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dc.contributor.advisorAngeloni, Lisa
dc.contributor.advisorFunk, Chris
dc.contributor.authorKronenberger, John Andrew
dc.contributor.committeememberGhalambor, Cameron
dc.contributor.committeememberHufbauer, Ruth
dc.date.accessioned2017-06-09T15:42:52Z
dc.date.available2017-06-09T15:42:52Z
dc.date.issued2017
dc.description2017 Spring.
dc.descriptionIncludes bibliographical references.
dc.description.abstractIncreased isolation of populations, and the subsequent reduction in genetic diversity, can exacerbate global biodiversity loss by contributing to inbreeding depression and reducing the ability of organisms to adapt to rapid environmental change. This has prompted some conservation biologists to consider augmenting isolated populations with immigrants as a means of demographic and genetic rescue. Augmentations are typically highly successful, but they are also controversial due to the risk of outbreeding depression or the introduction of maladapted alleles when immigrants are genetically or adaptively divergent. For my Master's thesis, I tested risky augmentation scenarios using mesocosm populations of Trinidadian guppies (Poecilia reticulata) in two separate controlled experiments. In my first experiment (Chapter 1), I augmented mesocosm populations derived from a single recipient source with genetically or adaptively divergent immigrants to assess their short-term demographic effects. Mesocosms that were augmented maintained greater abundance and recruitment than controls that were not. There was also a trend for populations to receive a greater benefit from immigrants that were genetically divergent than those that were adaptively divergent. I expanded upon these results in my second experiment (Chapter 2), in which I augmented mesocosm populations from two different recipient sources with immigrants spanning a greater range of divergence and monitored them over a longer time frame, including an additional control and genetic monitoring to determine the relative impact of demography and genetics. Despite no evidence for demographic rescue, I found genetic rescue in one recipient population. Divergent immigrants did not have a negative effect in almost all cases, and any positive effect they had depended on the genetic diversity, immigrant fitness, and recipient life-history traits. Together, these experiments provide strong evidence that immigrants can bolster population fitness despite being divergent, thereby supporting the use of augmentation as a management technique in dire situations when no safe immigrant sources are available.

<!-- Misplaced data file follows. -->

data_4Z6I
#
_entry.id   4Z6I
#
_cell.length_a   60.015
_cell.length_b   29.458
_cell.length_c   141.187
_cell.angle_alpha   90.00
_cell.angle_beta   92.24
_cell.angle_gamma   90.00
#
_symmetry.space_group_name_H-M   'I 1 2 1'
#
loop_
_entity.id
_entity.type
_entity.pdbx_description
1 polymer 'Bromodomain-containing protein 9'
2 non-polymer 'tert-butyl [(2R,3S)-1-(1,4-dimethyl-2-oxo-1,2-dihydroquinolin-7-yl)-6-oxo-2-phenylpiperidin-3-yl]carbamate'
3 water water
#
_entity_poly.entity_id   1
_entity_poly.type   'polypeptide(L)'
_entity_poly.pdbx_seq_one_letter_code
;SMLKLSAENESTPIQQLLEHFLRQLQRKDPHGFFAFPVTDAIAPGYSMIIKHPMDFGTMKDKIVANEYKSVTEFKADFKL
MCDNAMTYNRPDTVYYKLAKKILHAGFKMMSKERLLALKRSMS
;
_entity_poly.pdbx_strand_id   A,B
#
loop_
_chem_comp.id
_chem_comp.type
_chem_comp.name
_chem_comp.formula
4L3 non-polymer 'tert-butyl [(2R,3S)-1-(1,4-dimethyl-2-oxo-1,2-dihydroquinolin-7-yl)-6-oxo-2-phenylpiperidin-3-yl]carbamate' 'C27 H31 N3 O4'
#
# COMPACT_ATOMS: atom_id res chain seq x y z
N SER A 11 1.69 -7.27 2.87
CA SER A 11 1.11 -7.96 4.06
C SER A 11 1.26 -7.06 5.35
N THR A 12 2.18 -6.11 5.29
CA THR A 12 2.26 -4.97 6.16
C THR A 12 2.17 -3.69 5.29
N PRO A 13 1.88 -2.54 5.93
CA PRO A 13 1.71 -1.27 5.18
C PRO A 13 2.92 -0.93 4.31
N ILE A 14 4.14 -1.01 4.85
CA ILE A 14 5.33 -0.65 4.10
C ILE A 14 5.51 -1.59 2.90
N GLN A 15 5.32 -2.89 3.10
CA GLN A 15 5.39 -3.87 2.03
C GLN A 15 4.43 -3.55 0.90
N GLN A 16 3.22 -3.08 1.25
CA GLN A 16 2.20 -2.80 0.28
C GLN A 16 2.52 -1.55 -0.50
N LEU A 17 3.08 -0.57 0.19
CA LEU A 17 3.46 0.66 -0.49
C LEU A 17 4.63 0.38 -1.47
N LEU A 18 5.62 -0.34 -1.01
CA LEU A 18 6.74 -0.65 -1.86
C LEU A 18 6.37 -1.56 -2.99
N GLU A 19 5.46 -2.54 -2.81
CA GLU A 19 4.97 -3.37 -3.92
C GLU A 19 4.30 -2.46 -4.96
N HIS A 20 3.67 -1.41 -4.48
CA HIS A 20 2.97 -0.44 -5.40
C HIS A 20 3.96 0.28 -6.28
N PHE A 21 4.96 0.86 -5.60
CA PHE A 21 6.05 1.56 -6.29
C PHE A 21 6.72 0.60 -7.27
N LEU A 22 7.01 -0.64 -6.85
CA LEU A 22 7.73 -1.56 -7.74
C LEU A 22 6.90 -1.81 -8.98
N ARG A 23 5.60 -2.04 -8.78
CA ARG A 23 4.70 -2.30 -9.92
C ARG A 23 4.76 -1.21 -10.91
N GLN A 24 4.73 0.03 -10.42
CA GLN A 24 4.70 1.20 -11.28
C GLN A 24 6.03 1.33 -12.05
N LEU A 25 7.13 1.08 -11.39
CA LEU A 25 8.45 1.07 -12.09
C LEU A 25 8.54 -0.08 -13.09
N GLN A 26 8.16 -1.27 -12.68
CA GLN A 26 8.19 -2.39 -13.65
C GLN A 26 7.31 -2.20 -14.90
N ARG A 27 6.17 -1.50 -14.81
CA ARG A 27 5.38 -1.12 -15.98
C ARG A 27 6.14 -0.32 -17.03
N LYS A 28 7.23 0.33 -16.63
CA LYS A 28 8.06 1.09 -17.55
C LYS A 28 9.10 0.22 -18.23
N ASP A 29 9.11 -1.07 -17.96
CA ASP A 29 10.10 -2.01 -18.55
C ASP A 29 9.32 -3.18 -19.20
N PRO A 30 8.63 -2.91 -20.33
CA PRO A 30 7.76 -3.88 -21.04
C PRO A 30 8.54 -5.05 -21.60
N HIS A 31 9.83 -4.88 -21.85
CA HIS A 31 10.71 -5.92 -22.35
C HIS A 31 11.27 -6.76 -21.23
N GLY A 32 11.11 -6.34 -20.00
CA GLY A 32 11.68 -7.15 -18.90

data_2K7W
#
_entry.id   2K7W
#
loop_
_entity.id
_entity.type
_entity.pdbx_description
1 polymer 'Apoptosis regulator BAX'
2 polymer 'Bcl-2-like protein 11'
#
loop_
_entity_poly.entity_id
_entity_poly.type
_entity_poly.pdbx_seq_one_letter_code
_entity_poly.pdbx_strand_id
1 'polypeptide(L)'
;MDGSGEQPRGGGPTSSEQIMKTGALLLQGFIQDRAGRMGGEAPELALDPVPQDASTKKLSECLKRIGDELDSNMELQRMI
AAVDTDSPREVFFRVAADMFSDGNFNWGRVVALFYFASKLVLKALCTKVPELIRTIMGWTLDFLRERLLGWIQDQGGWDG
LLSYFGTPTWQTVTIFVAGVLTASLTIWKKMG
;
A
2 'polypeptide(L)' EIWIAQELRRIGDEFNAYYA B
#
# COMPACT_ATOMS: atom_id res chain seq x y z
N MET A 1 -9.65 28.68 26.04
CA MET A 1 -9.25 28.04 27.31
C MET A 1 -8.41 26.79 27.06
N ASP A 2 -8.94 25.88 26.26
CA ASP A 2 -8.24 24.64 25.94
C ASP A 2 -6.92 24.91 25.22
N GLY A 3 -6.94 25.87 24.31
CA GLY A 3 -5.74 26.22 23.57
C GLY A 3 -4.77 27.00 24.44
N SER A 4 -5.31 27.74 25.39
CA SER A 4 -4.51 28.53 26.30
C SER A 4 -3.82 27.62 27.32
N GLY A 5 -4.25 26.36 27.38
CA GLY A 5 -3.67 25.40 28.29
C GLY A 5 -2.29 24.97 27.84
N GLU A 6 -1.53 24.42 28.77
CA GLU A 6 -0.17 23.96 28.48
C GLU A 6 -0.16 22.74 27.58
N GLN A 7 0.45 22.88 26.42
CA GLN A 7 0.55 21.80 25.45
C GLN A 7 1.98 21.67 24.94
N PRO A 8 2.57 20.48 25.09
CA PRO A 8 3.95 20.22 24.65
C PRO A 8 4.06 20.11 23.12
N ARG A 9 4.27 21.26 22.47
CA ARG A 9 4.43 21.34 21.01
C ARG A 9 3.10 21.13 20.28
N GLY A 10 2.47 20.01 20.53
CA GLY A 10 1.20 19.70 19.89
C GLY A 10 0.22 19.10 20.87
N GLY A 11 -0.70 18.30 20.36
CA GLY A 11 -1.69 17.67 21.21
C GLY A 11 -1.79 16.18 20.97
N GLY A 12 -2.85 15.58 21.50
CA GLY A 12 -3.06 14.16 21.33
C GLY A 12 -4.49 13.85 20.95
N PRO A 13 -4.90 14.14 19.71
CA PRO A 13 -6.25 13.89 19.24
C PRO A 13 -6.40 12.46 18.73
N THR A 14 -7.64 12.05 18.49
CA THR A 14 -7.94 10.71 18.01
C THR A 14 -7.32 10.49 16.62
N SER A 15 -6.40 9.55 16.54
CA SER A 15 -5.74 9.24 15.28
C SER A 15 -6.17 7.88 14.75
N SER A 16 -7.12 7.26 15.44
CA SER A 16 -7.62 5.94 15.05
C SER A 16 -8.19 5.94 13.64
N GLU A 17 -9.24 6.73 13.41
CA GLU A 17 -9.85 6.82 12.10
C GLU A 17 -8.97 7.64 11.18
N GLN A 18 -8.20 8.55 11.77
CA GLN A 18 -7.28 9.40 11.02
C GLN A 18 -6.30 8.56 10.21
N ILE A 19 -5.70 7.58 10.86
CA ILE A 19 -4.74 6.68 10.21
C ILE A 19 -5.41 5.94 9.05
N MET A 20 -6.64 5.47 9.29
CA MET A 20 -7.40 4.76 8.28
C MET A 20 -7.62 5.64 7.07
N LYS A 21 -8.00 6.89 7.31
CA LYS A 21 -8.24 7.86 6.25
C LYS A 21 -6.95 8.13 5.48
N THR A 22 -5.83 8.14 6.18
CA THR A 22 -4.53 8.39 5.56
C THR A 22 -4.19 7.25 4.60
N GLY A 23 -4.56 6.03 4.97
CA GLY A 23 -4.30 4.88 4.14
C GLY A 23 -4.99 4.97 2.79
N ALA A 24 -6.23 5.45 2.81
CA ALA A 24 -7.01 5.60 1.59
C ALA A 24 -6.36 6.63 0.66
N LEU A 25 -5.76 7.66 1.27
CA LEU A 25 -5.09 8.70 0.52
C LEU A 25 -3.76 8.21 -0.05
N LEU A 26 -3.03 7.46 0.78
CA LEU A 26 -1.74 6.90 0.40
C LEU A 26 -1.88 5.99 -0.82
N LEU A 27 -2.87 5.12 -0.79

dc.format.mediumborn digital
dc.format.mediummasters theses
dc.identifierKronenberger_colostate_0053N_14152.pdf
dc.identifier.urihttp://hdl.handle.net/10217/181422
dc.languageEnglish
dc.publisherColorado State University. Libraries
dc.relation.ispartof2000-2019 - CSU Theses and Dissertations
dc.rightsCopyright of the original work is retained by the author.
dc.subjectdemographic rescue
dc.subjectinbreeding depression
dc.subjectgenetic rescue
dc.subjectaugmentation
dc.subjectoutbreeding depression
dc.subject.lcshPoecilia reticulata
dc.titleExperimental tests of risky augmentation scenarios using Trinidadian guppies
dc.typeText
dcterms.rights.dplaThe copyright and related rights status of this item has not been evaluated (https://rightsstatements.org/vocab/CNE/1.0/). Please refer to the organization that has made the Item available for more information.
thesis.degree.disciplineEcology
thesis.degree.grantorColorado State University
thesis.degree.levelMasters
thesis.degree.nameMaster of Science (M.S.)


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